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Ramban Synagogue

Dating back to 1267, the Beit K'nesset Ramban (the Ramban Synagogue) is the oldest active synagogue in the Old City of Jerusalem. It was founded by Rabbi Moshe ben Nachman (abbreviated in Hebrew as “Ramban”), a Spanish exile whose arrival in Jerusalem precipitated a rebirth in the Jewish community of Jerusalem.

Located on Ha-Yehudim Street alongside the square in the Jewish Quarter, the lack of Gothic and Islamic architectural features suggests the structure was built before the Crusader period. The building is built a few meters below street level, in compliance with the Islamic law that non-Muslim (Dhimmi) houses of worship must sit lower than mosques.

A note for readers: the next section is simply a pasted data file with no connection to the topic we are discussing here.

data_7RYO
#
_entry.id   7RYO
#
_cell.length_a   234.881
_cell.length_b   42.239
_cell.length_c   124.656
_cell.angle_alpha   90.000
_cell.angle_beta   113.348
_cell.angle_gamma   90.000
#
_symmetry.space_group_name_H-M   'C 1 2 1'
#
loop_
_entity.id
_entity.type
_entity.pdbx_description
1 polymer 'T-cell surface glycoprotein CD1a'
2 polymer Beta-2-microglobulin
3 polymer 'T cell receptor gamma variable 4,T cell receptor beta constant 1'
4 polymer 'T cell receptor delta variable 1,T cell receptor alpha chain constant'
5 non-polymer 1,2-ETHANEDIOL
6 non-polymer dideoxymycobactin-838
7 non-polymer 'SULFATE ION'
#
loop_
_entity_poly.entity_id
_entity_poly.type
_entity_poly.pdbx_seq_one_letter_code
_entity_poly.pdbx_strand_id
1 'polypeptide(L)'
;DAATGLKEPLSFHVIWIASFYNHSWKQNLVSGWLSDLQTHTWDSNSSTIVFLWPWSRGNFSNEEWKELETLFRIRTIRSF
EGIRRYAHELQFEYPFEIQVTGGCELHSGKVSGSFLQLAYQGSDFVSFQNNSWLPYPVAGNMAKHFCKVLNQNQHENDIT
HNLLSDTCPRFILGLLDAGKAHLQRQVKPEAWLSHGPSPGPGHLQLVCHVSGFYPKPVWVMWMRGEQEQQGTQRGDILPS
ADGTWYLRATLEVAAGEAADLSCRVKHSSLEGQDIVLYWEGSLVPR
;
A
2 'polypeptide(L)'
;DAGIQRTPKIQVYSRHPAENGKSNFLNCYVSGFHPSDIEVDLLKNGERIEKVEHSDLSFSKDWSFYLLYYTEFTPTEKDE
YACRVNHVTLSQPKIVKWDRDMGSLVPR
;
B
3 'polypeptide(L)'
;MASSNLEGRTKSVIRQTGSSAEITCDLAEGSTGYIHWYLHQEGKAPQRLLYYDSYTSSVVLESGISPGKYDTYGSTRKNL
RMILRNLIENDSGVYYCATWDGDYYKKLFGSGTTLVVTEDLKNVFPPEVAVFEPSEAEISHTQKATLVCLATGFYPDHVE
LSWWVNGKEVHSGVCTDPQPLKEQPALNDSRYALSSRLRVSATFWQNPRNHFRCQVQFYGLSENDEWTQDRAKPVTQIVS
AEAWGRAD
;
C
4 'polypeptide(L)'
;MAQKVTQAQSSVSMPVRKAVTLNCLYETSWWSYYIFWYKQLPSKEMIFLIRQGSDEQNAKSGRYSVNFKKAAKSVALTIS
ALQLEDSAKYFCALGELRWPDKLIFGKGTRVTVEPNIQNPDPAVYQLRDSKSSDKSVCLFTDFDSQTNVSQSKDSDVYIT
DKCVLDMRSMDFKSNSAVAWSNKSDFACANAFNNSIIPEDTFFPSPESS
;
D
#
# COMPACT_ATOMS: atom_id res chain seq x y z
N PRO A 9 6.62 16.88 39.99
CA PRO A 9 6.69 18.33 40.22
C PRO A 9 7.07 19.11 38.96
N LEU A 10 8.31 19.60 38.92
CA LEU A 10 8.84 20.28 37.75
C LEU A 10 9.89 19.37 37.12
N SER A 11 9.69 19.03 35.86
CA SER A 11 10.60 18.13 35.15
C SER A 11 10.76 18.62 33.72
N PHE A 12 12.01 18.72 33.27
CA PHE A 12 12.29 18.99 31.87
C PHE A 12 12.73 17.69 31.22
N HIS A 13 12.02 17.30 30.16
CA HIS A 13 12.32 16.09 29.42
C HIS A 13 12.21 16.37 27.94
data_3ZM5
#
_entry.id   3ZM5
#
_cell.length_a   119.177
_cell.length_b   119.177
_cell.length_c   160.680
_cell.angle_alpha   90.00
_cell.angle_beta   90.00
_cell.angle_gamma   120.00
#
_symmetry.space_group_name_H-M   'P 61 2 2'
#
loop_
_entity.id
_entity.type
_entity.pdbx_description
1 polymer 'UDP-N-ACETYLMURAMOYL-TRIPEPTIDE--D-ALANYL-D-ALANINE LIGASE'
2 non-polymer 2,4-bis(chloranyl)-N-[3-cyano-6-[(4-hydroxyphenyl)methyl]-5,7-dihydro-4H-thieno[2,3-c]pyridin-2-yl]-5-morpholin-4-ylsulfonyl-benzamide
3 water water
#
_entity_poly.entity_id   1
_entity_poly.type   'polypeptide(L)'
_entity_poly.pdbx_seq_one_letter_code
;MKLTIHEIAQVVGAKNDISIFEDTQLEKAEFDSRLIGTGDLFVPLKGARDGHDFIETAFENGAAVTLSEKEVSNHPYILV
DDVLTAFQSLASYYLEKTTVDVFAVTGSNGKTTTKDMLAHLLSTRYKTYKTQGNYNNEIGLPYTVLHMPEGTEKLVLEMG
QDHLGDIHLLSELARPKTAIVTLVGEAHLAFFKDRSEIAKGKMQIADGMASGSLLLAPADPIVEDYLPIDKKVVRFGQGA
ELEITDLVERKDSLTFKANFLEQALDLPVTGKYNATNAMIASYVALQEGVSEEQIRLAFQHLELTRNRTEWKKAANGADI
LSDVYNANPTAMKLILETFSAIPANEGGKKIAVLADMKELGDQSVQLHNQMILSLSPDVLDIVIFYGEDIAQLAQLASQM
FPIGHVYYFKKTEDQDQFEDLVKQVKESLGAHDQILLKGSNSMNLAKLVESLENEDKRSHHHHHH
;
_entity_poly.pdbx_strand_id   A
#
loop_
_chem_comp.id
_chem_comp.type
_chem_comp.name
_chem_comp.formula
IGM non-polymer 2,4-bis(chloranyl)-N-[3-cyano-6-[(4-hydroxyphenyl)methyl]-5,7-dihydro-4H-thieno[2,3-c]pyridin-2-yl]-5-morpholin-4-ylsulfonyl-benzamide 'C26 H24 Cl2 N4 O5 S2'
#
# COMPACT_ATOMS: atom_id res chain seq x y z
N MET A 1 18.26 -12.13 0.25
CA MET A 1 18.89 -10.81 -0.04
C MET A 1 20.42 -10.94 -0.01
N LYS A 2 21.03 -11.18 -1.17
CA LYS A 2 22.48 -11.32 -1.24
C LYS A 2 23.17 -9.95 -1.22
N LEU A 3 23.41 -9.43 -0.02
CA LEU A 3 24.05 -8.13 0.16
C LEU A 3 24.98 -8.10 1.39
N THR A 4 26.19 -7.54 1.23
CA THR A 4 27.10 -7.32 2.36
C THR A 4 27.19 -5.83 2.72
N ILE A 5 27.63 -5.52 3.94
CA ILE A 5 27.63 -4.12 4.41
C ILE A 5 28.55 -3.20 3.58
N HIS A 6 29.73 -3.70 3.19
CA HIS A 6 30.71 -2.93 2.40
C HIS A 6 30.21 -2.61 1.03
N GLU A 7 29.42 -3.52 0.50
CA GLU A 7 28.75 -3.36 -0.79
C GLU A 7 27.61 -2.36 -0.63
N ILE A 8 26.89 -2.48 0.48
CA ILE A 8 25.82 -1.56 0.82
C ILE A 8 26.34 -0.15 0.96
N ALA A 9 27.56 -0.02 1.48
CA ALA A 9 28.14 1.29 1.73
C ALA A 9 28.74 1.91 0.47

The Ottoman sultan ordered the Ramban Synagogue closed in 1586, eventually leading to the formation of the Yochanan ben Zakai Synagogue, one of the Four Sephardic Synagogues. During the recent centuries, the synagogue has been a mosque, a cheese factory, and a flour mill. Destroyed by the Arab Legion in 1948, it was rededicated following the Six Day War and is today used by the Ashkenazi community.